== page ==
Intrinsic Spin Hall Effect
ABSTRACT A brief review is given on the spin Hall effect, where an external electric field induces a transverse spin current. It has been recognized over 30 years that such effect occurs due to impurities in the presence of spin-orbit coupling. Meanwhile, it was proposed recently that there is also an intrinsic contribution for this effect. We explain the mechanism for this intrinsic spin Hall effect. We also discuss recent experimental observations of the spin Hall effect.
arXiv:cond-mat/0504353v2 [cond-mat.mes-hall] 21 Apr 2005
Intrinsic Spin Hall Effect
Department of Applied Physics, University of Tokyo, Hongo, Bunkyo-ku, Tokyo
Abstract. A brief review is given on a spin Hall effect, where an external electric
field induces a transverse spin current. It has been recognized over 30 years that such
effect occurs due to impurities in the presence of spin-orbit coupling. Meanwhile,
it was proposed recently that there is also an intrinsic contribution for this effect.
We explain the mechanism for this intrinsic spin Hall effect. We also discuss recent
experimental observations of the spin Hall effect.
In the emerging field of spintronics , it is important to understand the na-
ture of spins and spin current inside semiconductors. There have been many
proposals for semiconductor spintronics devices, whereas their realization re-
mains elusive. One of the largest obstacles is an efficient spin injection into
semiconductors. One way is to make semiconductors ferromagnetic, such as
(Ga, Mn)As . The Curie temperature is, however, still lower than the room
temperature, and there are still rooms for improvement towards practical use.
Spin Hall effect (SHE) can be an alternative way for efficiently injecting
spin current into semiconductors. In the first proposal of the spin Hall effect
by D’yakonov and Perel , followed by several papers [4,5], the SHE has
been considered as an extrinsic effect, due to impurities in the presence of
spin-orbit (SO) coupling. Nevertheless, quantitative estimate for this extrinsic
SHE is difficult, and this extrinsic effect is not easily controllable.
In 2003 two groups independently proposed an intrinsic spin Hall effect in
different systems. Murakami, Nagaosa, and Zhang  proposed it in p-type
semiconductors like p-GaAs. On the other hand, Sinova et al.  proposed a
spin Hall effect in n-type semiconductors in two-dimensional heterostructures.
This induced spin current is dissipationless, and can flow even in nonmagnetic
materials. It shares some features in common with the quantum Hall effect.
Because the predicted effect is large enough to be measured, even at room
temperature in principle, this intrinsic SHE attracted much attention, and
many related works, have been done. Nevertheless there remain several issues,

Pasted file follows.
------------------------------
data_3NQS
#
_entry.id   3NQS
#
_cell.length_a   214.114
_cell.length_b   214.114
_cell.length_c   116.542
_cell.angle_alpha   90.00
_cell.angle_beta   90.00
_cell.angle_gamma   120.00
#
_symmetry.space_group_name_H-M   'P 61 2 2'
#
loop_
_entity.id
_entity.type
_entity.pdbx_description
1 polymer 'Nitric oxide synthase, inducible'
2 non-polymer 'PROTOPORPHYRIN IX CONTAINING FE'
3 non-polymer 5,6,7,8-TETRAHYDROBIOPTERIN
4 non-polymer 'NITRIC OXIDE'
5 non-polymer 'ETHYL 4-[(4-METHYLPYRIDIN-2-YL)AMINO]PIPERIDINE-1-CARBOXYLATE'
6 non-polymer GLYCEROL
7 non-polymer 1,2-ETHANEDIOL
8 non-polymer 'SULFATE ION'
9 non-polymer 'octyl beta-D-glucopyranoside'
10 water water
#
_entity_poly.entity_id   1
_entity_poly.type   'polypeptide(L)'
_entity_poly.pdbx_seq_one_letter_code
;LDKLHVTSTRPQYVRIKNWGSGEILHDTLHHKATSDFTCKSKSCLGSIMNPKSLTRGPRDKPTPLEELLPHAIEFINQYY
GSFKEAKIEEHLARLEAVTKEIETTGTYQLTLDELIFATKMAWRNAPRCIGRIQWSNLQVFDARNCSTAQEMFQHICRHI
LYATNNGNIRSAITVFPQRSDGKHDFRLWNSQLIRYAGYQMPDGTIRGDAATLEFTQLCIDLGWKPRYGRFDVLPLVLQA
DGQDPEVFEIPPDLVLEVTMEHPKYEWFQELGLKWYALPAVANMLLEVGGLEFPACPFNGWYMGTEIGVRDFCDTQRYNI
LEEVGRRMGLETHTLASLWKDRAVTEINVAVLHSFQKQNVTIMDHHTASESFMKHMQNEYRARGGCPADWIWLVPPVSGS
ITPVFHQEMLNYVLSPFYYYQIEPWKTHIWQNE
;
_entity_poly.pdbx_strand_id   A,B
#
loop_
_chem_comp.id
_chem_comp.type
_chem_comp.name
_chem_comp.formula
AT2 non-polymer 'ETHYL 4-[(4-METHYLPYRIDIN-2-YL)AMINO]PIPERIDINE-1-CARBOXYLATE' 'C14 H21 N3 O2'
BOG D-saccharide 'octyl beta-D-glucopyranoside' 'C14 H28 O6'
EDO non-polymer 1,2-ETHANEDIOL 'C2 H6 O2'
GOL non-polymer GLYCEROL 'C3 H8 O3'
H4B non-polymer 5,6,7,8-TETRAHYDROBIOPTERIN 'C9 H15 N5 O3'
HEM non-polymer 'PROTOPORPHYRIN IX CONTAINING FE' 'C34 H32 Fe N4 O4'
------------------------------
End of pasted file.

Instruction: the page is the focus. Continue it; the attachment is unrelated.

relevant also for experiments. One of the important questions is disorder
effect. While there are a lot of works on disorder effect, the most striking
one is by Inoue et al. [8,9]. They considered dilutely distributed impurities
with short-ranged potentials, and calculate the SHE, incorporating the vertex
correction in the ladder approximation. Remarkably the resulting spin Hall
conductivity is exactly zero in the clean limit. This work made many people
to consider that the SHE is “fragile” to impurities; namely, only a small
amount of impurities will completely kill the intrinsic SHE. However, this is
not in general true. In fact, the spin Hall conductivity is in general nonzero
even in the presence of disorder, as we see later.
In such circumstances, two seminal experiments on the SHE have been
done. Kato et al.  observed spin accumulation in n-type GaAs by means
of Kerr rotation. Wunderlich et al.  observed a circularly polarized light
emitted from a light-emitting diode (LED) structure, confirming the SHE in
p-type semiconductors. Separation between the intrinsic and extrinsic SHE
for these experimental data is not straightforward, and is still under debate.
The paper is organized as follows. In Sect. 2 we explain basic mechanisms
and features for the intrinsic SHE. Section 3 is devoted to a disorder effect
on the SHE. In Section 4 we collect a number of recent interesting topics on
the SHE. In Section 5 we introduce two recent experimental reports on the
SHE. We conclude the paper in Sect. 6.
2Intrinsic spin Hall effect
In this section we explain the two theoretical proposals for the intrinsic SHE.
2.1 Spin Hall effect in p-type semiconductors
We begin with semiclassical description of the SHE, and apply it to the p-
type semiconductors . In this description, we introduce a “Berry phase in
momentum space”. The Berry phase [12,13,14] is a change of a phase of a
quantum state caused by an adiabatic change of some parameters. As we
explain later, Berry phase in momentum space gives rise to the Hall effect, as
first demonstrated for the quantum Hall effect [15,16,17]. Here, the wavevec-
tor k is regarded as adiabatically changing due to a small external electric
field. In two-dimensional systems, for example, the Hall conductivity σxyin
a clean system is calculated from the Kubo formula as
d2k nF(ǫn(k))Bnz(k), (1)
where n is the band index, and the integral is over the entire Brillouin zone.
Bnz(k) is defined as a z component of Bn(k) = ∇k× An(k), where
Ani(k) = −i
and unk(x) is the periodic part of the Bloch wavefunction φnk(x) = eik·xunk(x).
This Bnz(k) represents the effect of Berry phase in momentum space. nF(ǫn(k))
Intrinsic Spin Hall Effect3